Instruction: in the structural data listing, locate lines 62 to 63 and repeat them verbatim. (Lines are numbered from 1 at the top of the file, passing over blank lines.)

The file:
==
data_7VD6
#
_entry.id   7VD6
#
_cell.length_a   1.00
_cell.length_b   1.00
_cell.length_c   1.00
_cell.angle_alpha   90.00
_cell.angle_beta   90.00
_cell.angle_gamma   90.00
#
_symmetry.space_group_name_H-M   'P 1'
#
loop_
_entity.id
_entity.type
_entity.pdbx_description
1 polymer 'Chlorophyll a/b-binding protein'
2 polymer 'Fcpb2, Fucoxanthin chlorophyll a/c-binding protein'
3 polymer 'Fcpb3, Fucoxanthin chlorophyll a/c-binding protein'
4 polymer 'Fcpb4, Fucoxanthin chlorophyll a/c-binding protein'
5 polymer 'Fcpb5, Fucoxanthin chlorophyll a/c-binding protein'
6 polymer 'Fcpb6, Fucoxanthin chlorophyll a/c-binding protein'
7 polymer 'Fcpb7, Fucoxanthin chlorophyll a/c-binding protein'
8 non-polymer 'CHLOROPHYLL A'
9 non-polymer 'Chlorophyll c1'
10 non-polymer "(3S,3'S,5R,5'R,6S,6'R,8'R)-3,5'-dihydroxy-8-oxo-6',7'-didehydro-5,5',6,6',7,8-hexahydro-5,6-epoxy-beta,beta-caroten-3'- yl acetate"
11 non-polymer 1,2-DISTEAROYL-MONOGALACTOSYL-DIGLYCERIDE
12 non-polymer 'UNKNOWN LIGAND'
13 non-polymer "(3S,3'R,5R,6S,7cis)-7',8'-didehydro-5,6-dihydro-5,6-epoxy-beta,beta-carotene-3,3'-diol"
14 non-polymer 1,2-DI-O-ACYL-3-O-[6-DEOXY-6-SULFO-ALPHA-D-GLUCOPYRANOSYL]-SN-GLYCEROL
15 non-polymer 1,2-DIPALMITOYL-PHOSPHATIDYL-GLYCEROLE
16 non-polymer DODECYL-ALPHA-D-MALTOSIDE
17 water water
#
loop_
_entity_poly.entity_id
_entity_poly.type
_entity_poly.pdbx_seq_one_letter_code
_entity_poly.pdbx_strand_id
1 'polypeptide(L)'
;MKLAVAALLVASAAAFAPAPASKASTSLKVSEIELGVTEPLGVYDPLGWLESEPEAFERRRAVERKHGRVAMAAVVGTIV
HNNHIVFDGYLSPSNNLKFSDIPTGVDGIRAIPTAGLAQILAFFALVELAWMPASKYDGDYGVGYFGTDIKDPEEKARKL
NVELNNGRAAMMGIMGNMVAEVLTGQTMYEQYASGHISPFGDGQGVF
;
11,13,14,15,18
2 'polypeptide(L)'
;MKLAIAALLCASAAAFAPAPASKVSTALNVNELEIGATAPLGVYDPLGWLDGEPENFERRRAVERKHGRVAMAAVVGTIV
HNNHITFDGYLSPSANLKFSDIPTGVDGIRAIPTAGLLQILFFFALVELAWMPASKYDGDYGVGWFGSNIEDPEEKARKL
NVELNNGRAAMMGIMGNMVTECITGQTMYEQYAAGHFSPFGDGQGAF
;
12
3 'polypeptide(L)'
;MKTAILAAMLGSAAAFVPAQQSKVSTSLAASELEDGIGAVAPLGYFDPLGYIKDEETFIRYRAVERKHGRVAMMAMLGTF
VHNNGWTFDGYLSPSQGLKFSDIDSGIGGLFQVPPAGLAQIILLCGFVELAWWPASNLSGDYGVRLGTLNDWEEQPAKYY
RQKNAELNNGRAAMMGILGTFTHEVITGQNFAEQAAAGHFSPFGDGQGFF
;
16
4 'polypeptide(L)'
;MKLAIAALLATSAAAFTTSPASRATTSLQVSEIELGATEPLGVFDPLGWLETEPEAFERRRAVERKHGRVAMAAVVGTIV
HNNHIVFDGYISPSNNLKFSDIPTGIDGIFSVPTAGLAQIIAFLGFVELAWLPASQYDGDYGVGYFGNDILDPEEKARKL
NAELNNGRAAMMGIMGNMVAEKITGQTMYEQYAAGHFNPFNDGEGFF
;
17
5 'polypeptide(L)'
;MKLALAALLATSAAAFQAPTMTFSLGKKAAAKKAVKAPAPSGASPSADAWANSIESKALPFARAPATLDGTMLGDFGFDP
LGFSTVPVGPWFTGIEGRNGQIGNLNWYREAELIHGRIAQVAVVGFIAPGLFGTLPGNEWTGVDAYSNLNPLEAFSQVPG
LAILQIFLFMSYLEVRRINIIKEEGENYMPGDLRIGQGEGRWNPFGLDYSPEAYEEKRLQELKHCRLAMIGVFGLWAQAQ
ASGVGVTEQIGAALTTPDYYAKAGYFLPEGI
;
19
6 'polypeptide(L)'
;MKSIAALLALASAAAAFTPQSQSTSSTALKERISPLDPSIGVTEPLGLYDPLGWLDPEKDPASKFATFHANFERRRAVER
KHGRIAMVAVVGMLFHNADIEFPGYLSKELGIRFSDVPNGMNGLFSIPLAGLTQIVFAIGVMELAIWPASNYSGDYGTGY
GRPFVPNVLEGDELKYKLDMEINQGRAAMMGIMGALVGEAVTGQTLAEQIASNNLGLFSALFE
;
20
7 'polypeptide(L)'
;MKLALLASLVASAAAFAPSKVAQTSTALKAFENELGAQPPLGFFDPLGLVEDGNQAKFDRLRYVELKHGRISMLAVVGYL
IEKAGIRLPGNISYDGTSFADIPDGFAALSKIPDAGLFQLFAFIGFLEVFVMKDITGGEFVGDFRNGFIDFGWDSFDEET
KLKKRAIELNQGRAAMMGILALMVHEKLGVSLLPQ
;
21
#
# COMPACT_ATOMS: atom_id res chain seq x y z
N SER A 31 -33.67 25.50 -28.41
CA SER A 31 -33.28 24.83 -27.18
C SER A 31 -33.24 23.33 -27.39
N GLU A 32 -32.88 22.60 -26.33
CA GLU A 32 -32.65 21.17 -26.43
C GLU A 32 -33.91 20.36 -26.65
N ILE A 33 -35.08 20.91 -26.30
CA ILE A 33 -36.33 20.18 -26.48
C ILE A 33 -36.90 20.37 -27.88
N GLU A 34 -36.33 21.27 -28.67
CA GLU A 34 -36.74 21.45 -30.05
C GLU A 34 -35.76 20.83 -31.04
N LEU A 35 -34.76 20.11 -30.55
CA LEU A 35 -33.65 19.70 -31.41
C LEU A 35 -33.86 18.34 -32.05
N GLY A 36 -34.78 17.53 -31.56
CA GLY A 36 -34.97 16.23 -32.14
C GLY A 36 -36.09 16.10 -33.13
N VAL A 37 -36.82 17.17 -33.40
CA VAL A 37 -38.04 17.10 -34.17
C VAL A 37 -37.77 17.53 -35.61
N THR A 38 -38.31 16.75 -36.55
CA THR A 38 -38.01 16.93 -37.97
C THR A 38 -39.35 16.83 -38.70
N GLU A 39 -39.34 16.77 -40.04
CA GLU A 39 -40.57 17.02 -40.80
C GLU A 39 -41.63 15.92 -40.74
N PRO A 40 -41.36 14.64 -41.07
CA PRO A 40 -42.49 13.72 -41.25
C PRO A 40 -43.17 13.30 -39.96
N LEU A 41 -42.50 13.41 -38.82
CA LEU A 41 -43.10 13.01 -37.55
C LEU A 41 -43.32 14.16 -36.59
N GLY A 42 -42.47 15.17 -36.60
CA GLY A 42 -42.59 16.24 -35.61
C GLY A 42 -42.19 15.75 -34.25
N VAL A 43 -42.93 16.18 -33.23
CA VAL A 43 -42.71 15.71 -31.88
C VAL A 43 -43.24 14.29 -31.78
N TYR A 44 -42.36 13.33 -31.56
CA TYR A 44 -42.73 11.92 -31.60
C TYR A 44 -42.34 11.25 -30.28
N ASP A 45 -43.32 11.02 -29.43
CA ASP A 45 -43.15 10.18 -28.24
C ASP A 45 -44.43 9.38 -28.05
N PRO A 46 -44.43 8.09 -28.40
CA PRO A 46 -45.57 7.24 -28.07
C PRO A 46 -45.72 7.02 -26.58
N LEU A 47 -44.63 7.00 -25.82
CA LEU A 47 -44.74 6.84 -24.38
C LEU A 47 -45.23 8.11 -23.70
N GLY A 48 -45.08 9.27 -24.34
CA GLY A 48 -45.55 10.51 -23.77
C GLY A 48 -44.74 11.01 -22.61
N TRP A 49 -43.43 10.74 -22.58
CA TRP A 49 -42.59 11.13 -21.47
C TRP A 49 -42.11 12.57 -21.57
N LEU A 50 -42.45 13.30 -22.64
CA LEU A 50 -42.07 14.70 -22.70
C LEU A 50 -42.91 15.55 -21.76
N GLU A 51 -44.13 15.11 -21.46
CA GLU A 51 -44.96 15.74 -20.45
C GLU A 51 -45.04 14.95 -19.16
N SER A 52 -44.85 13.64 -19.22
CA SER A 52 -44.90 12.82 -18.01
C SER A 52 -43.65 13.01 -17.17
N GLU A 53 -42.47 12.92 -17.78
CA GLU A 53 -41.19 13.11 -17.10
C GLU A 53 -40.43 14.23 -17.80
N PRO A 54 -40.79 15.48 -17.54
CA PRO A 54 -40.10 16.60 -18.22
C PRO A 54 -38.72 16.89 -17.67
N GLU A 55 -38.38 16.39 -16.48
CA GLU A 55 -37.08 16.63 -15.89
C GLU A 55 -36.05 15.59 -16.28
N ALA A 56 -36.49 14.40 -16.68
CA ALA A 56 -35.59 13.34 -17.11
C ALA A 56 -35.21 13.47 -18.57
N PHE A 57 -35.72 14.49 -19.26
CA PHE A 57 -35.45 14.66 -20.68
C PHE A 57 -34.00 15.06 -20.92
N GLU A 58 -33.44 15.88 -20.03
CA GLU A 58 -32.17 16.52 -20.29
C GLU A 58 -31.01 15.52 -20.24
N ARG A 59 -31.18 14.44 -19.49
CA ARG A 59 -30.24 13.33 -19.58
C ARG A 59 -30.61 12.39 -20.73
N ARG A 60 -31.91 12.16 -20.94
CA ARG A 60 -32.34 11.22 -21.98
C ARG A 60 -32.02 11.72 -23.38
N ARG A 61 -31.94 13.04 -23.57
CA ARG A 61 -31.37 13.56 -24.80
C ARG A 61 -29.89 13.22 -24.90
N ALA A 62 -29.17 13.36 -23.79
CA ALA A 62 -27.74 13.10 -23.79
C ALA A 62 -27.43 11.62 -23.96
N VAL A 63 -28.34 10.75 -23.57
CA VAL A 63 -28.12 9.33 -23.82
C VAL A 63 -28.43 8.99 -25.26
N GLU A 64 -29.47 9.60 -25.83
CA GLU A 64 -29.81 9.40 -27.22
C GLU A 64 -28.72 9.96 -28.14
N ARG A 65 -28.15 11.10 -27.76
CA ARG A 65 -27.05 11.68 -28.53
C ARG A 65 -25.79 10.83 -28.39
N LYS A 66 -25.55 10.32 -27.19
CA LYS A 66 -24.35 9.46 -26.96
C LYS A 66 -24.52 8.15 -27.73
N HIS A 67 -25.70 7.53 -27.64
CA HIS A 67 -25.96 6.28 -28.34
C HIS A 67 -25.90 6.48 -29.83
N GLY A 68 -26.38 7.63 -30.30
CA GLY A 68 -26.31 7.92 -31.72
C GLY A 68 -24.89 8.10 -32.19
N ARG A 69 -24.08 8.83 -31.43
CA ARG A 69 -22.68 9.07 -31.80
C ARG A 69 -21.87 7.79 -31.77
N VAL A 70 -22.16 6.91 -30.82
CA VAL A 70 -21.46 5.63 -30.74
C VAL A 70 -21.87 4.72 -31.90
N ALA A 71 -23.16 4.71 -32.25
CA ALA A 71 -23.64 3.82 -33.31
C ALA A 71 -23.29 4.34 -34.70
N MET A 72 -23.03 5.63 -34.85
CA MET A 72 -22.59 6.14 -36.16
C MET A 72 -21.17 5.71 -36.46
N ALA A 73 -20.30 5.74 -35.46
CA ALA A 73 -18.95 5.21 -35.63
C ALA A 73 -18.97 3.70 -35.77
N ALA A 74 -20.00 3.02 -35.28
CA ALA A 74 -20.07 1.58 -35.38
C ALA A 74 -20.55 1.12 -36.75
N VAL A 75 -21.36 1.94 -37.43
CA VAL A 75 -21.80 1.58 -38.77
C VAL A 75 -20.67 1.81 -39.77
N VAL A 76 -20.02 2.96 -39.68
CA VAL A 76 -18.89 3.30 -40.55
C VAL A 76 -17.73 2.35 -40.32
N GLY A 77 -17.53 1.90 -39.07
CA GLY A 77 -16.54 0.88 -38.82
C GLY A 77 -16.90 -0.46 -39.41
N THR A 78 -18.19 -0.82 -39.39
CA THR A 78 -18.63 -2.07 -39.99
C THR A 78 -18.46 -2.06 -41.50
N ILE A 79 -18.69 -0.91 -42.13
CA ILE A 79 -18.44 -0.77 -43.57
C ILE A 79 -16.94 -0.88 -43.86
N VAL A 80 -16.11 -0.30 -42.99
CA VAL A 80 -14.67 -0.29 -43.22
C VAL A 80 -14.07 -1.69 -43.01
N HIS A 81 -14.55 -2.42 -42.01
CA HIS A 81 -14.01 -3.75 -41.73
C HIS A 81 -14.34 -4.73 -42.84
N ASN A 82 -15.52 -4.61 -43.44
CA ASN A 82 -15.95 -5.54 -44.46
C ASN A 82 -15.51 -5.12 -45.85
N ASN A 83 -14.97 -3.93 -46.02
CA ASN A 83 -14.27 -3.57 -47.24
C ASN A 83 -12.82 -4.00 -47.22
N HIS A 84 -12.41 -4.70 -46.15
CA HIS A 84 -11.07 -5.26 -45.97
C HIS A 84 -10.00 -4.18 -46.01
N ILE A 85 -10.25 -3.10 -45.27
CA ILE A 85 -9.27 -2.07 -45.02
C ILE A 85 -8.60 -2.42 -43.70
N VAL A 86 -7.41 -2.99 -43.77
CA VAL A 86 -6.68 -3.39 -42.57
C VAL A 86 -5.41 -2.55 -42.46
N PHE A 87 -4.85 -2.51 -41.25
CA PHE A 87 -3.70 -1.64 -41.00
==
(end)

NAELNNGRAAMMGIMGNMVAEKITGQTMYEQYAAGHFNPFNDGEGFF
;